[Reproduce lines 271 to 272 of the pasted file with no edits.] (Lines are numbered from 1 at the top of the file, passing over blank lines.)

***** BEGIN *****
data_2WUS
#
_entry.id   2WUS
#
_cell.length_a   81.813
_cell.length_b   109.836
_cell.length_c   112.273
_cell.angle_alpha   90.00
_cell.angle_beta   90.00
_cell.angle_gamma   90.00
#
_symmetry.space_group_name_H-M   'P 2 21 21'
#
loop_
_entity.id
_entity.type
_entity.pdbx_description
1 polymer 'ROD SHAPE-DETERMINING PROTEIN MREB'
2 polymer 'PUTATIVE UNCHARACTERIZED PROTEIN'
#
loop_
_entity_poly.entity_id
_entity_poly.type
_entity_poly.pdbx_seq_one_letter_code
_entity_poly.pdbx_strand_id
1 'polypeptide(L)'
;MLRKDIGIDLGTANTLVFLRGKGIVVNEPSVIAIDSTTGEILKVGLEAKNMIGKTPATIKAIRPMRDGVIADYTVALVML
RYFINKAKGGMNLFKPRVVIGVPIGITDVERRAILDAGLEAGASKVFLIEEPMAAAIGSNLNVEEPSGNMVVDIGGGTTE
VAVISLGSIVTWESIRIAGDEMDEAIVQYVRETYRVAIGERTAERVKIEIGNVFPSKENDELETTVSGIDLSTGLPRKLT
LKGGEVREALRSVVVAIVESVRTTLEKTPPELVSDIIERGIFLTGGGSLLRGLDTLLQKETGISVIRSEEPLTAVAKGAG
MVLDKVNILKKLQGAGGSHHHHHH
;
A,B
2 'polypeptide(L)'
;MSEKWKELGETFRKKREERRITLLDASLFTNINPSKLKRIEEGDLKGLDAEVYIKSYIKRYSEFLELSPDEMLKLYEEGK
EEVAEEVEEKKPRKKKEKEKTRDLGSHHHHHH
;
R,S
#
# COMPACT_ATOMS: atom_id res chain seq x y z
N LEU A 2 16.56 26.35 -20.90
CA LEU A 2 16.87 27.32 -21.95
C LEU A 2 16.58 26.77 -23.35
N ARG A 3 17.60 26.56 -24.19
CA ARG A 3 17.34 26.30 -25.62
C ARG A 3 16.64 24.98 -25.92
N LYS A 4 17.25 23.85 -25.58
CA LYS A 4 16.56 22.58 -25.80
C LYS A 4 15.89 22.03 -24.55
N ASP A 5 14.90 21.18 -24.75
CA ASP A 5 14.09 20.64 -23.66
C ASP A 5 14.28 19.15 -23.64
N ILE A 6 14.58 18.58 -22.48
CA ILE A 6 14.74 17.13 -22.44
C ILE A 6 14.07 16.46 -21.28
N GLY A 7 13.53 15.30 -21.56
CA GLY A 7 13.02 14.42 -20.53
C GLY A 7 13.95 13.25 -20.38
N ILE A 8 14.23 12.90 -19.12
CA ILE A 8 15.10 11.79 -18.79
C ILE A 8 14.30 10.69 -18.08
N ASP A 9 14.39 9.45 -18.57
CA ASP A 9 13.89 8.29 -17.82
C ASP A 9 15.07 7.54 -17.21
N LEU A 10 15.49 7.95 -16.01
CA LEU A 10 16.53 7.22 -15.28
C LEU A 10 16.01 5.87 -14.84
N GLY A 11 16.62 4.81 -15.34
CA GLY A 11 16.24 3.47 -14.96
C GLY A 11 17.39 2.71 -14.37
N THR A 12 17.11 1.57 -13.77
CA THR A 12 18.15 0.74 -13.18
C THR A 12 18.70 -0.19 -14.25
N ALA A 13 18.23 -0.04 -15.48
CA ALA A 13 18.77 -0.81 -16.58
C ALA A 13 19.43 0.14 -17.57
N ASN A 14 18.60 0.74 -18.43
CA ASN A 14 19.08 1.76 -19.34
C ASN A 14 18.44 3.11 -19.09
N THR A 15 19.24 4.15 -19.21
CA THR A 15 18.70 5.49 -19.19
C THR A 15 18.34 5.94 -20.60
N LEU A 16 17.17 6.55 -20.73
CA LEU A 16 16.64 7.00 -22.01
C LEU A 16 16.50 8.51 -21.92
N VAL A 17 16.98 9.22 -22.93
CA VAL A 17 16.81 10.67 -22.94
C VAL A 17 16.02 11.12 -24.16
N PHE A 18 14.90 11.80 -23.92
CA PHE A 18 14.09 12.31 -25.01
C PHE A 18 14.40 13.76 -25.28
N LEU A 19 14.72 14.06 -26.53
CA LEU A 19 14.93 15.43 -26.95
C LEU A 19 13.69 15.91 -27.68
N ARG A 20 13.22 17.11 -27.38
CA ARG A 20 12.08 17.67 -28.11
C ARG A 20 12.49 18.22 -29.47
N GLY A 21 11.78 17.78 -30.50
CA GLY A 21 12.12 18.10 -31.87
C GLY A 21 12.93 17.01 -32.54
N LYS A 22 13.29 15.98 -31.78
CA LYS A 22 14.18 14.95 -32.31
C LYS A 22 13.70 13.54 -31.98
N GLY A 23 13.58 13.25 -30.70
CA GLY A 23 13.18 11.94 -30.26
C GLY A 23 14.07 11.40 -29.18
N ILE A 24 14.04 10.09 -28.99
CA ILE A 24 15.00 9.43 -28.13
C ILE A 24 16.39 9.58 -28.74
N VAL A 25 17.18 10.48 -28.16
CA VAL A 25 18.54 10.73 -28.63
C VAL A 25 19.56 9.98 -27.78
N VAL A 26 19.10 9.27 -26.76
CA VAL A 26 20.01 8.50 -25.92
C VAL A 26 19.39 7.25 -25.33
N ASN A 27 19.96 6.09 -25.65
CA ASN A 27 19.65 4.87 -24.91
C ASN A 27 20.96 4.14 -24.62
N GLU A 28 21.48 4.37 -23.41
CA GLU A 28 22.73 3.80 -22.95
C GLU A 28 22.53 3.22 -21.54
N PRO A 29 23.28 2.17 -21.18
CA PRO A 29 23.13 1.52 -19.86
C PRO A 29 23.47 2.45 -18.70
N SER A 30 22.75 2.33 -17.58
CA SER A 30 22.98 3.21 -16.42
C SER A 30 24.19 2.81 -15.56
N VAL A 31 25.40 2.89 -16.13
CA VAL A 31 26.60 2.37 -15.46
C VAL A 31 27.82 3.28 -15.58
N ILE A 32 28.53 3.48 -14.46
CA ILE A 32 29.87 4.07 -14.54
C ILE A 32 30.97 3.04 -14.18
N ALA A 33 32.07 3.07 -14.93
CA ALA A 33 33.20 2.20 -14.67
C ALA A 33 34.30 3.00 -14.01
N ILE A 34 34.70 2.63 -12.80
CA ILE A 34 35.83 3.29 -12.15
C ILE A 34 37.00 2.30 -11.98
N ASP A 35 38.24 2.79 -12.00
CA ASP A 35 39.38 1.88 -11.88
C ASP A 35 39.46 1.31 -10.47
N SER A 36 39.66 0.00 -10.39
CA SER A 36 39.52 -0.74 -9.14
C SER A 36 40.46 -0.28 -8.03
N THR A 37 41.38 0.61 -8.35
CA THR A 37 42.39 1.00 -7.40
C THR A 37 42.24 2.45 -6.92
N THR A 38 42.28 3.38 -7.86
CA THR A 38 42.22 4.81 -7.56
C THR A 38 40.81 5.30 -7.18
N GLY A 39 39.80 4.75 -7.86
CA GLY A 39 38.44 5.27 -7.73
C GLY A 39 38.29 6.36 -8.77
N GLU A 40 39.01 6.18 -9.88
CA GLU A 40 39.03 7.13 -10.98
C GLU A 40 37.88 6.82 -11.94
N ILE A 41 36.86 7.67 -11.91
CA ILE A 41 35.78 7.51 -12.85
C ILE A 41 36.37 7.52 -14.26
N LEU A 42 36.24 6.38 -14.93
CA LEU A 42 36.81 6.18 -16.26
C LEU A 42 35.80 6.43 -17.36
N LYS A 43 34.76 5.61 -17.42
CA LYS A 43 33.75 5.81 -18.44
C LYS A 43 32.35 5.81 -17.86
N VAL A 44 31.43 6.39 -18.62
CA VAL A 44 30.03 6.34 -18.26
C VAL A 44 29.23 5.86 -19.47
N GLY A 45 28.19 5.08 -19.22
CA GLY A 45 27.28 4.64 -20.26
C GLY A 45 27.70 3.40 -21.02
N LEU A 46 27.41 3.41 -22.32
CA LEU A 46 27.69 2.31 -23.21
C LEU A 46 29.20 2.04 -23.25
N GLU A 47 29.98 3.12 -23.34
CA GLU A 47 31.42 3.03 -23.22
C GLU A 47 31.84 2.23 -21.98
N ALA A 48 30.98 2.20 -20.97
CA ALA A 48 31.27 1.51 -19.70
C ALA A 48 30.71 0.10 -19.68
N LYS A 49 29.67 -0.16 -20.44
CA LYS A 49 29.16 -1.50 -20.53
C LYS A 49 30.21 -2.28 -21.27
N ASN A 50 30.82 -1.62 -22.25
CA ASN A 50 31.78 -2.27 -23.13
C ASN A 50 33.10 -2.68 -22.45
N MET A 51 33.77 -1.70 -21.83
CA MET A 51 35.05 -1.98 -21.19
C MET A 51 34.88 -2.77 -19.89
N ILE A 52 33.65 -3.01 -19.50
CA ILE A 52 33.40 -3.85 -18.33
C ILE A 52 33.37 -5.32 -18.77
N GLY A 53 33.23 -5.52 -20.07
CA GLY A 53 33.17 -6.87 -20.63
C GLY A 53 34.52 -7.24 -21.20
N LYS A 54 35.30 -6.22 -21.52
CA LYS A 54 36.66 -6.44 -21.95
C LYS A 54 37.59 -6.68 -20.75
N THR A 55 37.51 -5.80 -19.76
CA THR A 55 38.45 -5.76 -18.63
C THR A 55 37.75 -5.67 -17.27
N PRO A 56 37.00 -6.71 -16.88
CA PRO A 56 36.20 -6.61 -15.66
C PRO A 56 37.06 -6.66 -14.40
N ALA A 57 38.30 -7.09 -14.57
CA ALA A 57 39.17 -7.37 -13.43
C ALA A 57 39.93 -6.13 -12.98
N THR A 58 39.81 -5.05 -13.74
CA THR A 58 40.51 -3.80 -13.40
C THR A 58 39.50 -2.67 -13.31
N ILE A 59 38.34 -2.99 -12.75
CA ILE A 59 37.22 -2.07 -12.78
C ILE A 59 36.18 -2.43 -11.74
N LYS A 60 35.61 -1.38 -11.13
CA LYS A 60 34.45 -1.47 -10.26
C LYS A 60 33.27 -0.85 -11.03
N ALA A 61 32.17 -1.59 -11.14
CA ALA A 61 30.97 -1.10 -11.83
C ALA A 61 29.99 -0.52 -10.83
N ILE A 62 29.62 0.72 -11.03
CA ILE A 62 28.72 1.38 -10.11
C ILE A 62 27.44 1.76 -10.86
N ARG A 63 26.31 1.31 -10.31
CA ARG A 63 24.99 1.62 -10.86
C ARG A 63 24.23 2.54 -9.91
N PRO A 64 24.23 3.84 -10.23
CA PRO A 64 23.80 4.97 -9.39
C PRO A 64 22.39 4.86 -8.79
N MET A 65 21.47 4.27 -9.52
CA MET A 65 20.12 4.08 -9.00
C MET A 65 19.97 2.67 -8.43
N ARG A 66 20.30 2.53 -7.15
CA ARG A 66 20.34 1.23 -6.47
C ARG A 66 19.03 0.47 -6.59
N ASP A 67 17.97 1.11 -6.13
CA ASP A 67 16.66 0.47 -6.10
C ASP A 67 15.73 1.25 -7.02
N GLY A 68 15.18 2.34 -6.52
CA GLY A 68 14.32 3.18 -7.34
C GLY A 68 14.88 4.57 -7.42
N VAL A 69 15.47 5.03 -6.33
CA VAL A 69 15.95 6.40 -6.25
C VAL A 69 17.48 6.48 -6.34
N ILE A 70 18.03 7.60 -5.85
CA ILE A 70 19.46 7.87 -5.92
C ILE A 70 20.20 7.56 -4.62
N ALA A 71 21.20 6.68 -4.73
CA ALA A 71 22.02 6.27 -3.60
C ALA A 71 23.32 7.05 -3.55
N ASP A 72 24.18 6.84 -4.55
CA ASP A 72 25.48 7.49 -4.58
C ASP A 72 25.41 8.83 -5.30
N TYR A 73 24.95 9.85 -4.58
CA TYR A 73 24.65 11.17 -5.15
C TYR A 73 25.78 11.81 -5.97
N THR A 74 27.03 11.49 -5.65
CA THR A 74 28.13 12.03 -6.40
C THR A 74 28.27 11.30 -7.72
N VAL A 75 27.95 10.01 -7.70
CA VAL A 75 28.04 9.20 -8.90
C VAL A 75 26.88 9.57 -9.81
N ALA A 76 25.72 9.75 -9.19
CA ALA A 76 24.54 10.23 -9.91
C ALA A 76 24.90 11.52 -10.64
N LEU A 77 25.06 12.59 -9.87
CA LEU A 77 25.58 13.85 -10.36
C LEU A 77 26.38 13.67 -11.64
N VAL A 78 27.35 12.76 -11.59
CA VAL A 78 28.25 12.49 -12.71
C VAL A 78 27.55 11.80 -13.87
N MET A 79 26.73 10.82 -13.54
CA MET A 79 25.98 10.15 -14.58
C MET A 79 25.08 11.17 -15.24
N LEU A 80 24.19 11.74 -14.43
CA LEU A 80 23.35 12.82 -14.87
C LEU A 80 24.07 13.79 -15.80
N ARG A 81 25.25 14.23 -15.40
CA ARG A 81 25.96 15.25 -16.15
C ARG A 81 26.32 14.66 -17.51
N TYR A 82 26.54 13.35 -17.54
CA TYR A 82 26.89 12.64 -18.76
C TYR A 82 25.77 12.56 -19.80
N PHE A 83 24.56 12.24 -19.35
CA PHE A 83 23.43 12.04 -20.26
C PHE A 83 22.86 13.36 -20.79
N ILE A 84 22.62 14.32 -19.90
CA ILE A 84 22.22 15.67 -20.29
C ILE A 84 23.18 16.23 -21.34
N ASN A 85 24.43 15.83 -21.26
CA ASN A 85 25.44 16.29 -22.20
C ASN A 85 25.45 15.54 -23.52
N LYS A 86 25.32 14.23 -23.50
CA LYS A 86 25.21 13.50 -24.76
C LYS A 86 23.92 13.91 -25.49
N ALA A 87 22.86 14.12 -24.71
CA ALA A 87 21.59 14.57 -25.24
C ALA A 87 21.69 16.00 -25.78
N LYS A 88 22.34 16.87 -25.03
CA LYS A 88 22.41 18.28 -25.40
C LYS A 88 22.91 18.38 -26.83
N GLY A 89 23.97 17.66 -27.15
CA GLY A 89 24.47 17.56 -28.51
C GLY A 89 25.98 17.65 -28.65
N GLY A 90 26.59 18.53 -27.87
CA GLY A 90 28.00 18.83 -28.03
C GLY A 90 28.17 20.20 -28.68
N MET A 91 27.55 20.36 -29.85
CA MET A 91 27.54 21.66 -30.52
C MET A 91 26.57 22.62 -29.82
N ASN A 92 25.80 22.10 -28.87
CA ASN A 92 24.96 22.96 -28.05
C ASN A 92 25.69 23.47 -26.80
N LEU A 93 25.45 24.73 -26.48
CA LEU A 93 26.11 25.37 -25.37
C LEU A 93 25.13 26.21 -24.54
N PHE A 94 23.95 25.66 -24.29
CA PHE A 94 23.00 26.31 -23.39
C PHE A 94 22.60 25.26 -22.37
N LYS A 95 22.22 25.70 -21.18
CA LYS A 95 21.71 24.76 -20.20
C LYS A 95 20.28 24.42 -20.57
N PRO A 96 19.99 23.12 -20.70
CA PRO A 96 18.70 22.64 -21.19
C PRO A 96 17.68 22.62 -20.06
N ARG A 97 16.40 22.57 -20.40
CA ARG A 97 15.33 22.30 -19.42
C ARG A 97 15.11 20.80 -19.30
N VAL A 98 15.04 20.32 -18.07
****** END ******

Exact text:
C VAL A 78 27.55 11.80 -13.87
N MET A 79 26.73 10.82 -13.54